When you hear about the Pilgrims and “the Indians” harmoniously sharing the “first Thanksgiving” meal in 1621, the Indians referred to so generically are the ancestors of the contemporary members of the Wampanoag Nation. As the story commonly goes, the Pilgrims who sailed from England on the Mayflower and landed at what became Plymouth, Massachusetts, in 1620 had a good harvest the next year. So Plymouth Gov. William Bradford organized a feast to celebrate the harvest and invited a group of “Native American allies, including the Wampanoag chief Massasoit” to the party.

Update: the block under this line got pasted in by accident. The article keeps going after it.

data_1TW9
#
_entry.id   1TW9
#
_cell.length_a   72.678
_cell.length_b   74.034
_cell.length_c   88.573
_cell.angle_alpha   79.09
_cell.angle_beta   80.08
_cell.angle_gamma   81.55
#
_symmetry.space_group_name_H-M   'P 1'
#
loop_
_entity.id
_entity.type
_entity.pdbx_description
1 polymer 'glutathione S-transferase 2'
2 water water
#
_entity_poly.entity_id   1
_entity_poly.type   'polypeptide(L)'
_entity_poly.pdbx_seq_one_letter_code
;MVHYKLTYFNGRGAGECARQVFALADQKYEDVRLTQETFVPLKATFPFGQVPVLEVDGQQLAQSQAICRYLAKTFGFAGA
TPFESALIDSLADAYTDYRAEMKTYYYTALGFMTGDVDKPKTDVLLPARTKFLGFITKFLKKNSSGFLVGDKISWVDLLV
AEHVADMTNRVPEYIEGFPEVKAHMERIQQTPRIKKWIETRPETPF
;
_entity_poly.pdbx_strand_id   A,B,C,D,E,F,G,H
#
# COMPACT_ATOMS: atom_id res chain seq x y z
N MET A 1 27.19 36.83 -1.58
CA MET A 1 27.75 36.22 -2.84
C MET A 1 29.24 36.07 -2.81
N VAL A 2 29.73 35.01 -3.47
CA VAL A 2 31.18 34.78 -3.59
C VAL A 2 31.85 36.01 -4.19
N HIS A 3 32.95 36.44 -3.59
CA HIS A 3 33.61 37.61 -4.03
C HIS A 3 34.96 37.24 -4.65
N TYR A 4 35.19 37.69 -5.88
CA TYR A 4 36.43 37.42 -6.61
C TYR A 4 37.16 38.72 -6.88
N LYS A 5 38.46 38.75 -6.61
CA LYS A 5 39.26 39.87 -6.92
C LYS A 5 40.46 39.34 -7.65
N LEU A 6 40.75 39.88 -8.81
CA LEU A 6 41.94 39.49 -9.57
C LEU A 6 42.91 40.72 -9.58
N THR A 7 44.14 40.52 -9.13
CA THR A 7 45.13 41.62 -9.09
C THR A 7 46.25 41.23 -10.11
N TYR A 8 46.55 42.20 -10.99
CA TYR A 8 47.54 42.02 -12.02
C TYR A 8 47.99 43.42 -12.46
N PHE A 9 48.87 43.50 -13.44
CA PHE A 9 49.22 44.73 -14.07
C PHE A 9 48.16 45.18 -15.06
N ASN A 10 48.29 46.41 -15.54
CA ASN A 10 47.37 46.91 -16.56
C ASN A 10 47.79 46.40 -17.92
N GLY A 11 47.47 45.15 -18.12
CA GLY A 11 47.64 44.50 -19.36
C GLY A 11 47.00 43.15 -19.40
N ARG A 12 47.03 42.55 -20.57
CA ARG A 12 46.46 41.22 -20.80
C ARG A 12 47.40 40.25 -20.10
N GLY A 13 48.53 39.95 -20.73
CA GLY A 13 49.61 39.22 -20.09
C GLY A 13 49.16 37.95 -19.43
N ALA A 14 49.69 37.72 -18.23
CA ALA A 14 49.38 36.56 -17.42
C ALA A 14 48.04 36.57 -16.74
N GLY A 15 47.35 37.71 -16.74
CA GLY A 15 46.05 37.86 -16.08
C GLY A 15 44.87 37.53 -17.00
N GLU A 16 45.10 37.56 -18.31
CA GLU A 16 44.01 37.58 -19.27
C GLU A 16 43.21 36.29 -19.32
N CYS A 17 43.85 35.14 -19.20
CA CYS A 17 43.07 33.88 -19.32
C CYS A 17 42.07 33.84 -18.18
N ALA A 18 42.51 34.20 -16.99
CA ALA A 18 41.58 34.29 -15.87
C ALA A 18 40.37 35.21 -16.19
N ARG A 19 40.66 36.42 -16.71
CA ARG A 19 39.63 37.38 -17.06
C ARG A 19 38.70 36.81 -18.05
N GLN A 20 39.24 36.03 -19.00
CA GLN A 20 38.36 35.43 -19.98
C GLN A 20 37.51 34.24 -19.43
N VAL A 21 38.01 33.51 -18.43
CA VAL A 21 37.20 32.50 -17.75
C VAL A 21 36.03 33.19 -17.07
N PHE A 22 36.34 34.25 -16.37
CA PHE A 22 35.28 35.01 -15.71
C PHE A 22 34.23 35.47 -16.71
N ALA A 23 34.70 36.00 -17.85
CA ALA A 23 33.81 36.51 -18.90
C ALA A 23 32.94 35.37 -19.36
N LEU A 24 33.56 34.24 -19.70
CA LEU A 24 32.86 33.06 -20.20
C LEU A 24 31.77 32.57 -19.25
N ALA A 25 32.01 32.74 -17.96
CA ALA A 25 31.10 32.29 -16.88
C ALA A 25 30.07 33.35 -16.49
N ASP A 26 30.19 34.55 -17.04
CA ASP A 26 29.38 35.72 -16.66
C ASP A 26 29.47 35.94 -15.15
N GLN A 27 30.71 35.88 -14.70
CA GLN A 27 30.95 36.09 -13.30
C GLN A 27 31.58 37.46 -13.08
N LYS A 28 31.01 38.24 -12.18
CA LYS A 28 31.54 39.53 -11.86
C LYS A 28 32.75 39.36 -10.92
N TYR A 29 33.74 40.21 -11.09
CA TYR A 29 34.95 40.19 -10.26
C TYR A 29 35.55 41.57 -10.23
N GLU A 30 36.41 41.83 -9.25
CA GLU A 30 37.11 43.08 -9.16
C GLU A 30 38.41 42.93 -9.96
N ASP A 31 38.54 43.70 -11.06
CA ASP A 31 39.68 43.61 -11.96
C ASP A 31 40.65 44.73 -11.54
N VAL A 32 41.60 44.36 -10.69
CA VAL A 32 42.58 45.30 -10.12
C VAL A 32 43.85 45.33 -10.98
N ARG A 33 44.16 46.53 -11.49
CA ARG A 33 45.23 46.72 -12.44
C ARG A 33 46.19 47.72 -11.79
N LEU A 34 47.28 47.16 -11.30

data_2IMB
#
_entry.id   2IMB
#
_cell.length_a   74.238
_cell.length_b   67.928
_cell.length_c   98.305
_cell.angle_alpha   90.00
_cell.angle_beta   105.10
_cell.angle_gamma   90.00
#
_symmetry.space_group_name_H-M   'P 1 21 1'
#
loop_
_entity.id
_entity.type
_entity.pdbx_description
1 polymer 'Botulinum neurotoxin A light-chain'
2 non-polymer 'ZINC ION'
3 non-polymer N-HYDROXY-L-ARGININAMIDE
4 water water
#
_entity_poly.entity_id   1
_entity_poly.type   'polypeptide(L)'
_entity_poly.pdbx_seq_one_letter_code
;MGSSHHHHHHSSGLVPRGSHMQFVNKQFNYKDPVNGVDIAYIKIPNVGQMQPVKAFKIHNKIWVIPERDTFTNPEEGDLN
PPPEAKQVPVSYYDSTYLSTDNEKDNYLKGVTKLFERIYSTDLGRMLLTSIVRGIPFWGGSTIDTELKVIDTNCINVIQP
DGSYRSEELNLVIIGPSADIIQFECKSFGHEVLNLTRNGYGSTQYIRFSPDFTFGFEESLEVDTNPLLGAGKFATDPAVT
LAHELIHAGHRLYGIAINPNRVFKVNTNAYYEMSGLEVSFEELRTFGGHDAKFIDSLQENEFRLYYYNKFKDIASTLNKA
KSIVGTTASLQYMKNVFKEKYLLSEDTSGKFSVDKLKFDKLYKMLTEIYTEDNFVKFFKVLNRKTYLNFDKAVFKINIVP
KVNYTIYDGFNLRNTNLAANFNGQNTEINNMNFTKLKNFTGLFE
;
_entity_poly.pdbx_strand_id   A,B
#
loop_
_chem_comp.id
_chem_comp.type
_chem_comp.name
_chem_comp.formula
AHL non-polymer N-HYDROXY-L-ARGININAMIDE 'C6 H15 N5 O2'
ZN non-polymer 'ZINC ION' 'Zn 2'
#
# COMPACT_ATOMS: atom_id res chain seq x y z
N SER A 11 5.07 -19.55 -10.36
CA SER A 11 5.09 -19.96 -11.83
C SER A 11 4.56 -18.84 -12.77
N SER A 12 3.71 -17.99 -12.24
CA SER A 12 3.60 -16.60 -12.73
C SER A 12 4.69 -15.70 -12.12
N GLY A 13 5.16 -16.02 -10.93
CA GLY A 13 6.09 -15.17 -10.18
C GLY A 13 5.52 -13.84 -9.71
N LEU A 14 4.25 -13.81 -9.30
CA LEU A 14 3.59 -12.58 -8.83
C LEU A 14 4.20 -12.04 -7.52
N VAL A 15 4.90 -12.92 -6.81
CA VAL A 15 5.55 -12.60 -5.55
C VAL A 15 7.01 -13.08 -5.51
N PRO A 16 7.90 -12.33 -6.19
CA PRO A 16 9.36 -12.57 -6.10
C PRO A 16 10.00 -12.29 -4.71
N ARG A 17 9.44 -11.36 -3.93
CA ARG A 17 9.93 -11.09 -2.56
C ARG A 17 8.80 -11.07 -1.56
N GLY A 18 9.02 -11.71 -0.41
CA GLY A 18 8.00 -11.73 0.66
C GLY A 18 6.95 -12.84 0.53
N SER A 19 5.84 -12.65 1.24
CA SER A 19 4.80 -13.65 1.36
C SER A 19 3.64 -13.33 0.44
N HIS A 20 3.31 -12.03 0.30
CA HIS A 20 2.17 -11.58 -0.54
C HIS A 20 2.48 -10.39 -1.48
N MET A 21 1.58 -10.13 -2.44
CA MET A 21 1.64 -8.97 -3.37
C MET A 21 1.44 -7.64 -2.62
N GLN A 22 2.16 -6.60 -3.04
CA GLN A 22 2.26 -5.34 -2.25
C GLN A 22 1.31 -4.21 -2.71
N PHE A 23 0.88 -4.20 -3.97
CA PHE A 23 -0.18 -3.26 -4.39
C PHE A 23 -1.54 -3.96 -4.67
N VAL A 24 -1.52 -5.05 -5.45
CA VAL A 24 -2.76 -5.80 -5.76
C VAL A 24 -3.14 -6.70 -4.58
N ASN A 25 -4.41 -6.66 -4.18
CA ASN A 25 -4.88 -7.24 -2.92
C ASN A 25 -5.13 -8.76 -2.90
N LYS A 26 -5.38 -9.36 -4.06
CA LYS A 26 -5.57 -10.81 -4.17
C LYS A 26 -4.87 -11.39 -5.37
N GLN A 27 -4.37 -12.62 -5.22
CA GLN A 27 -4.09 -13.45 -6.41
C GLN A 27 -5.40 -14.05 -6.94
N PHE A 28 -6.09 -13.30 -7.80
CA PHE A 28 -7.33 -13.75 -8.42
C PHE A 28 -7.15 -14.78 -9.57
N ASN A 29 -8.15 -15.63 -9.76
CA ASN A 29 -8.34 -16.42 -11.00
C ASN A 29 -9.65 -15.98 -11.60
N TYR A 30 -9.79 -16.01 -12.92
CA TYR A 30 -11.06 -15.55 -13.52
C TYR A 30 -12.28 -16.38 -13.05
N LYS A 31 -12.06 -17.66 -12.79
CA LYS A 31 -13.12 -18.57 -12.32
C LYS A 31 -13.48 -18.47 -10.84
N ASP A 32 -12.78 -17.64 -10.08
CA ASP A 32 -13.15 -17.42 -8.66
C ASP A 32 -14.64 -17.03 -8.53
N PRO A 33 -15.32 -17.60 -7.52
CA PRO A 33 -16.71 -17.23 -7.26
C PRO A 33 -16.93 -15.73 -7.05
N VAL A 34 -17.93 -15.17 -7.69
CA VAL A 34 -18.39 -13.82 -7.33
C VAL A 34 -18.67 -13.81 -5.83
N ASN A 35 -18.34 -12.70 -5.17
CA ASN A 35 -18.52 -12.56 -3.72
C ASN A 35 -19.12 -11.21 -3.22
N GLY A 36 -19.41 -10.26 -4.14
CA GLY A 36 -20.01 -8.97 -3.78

The feast lasted three days and, according to chronicler Edward Winslow, Bradford send four men on a “fowling mission” to prepare for the feast and the Wampanoag guests brought five deer to the party. And ever since then, the story goes, Americans have celebrated Thanksgiving on the fourth Thursday of November. Not exactly, Ramona Peters, the Mashpee Wampanoag Tribe’s Tribal Historic Preservation Officer told Indian Country Today Media Network in a conversation on the day before Thanksgiving 2012—391 years since that mythological “first Thanksgiving.”